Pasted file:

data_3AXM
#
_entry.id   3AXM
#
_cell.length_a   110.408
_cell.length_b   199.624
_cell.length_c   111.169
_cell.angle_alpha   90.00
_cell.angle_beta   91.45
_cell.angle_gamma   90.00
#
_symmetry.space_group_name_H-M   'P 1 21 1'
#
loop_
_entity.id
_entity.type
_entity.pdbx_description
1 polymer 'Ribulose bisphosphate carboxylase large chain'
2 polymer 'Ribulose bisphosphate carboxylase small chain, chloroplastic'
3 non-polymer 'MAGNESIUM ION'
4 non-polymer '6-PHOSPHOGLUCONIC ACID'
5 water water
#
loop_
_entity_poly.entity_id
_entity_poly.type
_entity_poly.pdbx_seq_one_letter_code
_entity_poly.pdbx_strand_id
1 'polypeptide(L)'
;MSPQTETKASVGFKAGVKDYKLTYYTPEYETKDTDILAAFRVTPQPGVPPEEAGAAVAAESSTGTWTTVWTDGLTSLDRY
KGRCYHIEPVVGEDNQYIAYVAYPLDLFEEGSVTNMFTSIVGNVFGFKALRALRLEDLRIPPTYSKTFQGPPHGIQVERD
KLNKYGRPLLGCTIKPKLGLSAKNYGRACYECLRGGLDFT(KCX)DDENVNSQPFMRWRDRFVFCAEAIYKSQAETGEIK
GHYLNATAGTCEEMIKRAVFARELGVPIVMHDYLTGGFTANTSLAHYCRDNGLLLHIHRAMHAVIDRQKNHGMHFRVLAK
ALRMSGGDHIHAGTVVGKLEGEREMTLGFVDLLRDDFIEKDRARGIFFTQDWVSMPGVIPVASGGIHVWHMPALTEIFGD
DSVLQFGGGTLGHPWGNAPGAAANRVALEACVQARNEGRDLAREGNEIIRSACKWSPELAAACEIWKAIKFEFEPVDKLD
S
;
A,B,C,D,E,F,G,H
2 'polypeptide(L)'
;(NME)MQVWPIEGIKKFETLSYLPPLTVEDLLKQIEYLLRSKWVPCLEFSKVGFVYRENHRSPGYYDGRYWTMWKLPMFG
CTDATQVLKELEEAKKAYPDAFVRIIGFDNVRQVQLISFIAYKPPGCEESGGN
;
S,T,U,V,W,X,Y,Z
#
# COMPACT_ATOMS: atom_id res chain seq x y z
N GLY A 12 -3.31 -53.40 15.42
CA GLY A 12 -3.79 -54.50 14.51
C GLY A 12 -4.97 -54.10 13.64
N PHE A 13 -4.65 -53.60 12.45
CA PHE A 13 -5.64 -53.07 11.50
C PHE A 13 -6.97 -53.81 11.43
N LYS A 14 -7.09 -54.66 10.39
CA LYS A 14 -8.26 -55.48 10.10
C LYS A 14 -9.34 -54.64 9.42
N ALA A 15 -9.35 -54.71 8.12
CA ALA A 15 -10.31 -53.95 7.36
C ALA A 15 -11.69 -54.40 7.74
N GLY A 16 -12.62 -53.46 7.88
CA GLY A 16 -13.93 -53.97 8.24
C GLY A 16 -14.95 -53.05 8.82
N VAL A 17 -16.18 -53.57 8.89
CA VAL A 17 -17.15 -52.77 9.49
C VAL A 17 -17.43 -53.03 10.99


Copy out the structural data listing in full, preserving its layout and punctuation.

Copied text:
data_3AXM
#
_entry.id   3AXM
#
_cell.length_a   110.408
_cell.length_b   199.624
_cell.length_c   111.169
_cell.angle_alpha   90.00
_cell.angle_beta   91.45
_cell.angle_gamma   90.00
#
_symmetry.space_group_name_H-M   'P 1 21 1'
#
loop_
_entity.id
_entity.type
_entity.pdbx_description
1 polymer 'Ribulose bisphosphate carboxylase large chain'
2 polymer 'Ribulose bisphosphate carboxylase small chain, chloroplastic'
3 non-polymer 'MAGNESIUM ION'
4 non-polymer '6-PHOSPHOGLUCONIC ACID'
5 water water
#
loop_
_entity_poly.entity_id
_entity_poly.type
_entity_poly.pdbx_seq_one_letter_code
_entity_poly.pdbx_strand_id
1 'polypeptide(L)'
;MSPQTETKASVGFKAGVKDYKLTYYTPEYETKDTDILAAFRVTPQPGVPPEEAGAAVAAESSTGTWTTVWTDGLTSLDRY
KGRCYHIEPVVGEDNQYIAYVAYPLDLFEEGSVTNMFTSIVGNVFGFKALRALRLEDLRIPPTYSKTFQGPPHGIQVERD
KLNKYGRPLLGCTIKPKLGLSAKNYGRACYECLRGGLDFT(KCX)DDENVNSQPFMRWRDRFVFCAEAIYKSQAETGEIK
GHYLNATAGTCEEMIKRAVFARELGVPIVMHDYLTGGFTANTSLAHYCRDNGLLLHIHRAMHAVIDRQKNHGMHFRVLAK
ALRMSGGDHIHAGTVVGKLEGEREMTLGFVDLLRDDFIEKDRARGIFFTQDWVSMPGVIPVASGGIHVWHMPALTEIFGD
DSVLQFGGGTLGHPWGNAPGAAANRVALEACVQARNEGRDLAREGNEIIRSACKWSPELAAACEIWKAIKFEFEPVDKLD
S
;
A,B,C,D,E,F,G,H
2 'polypeptide(L)'
;(NME)MQVWPIEGIKKFETLSYLPPLTVEDLLKQIEYLLRSKWVPCLEFSKVGFVYRENHRSPGYYDGRYWTMWKLPMFG
CTDATQVLKELEEAKKAYPDAFVRIIGFDNVRQVQLISFIAYKPPGCEESGGN
;
S,T,U,V,W,X,Y,Z
#
# COMPACT_ATOMS: atom_id res chain seq x y z
N GLY A 12 -3.31 -53.40 15.42
CA GLY A 12 -3.79 -54.50 14.51
C GLY A 12 -4.97 -54.10 13.64
N PHE A 13 -4.65 -53.60 12.45
CA PHE A 13 -5.64 -53.07 11.50
C PHE A 13 -6.97 -53.81 11.43
N LYS A 14 -7.09 -54.66 10.39
CA LYS A 14 -8.26 -55.48 10.10
C LYS A 14 -9.34 -54.64 9.42
N ALA A 15 -9.35 -54.71 8.12
CA ALA A 15 -10.31 -53.95 7.36
C ALA A 15 -11.69 -54.40 7.74
N GLY A 16 -12.62 -53.46 7.88
CA GLY A 16 -13.93 -53.97 8.24
C GLY A 16 -14.95 -53.05 8.82
N VAL A 17 -16.18 -53.57 8.89
CA VAL A 17 -17.15 -52.77 9.49
C VAL A 17 -17.43 -53.03 10.99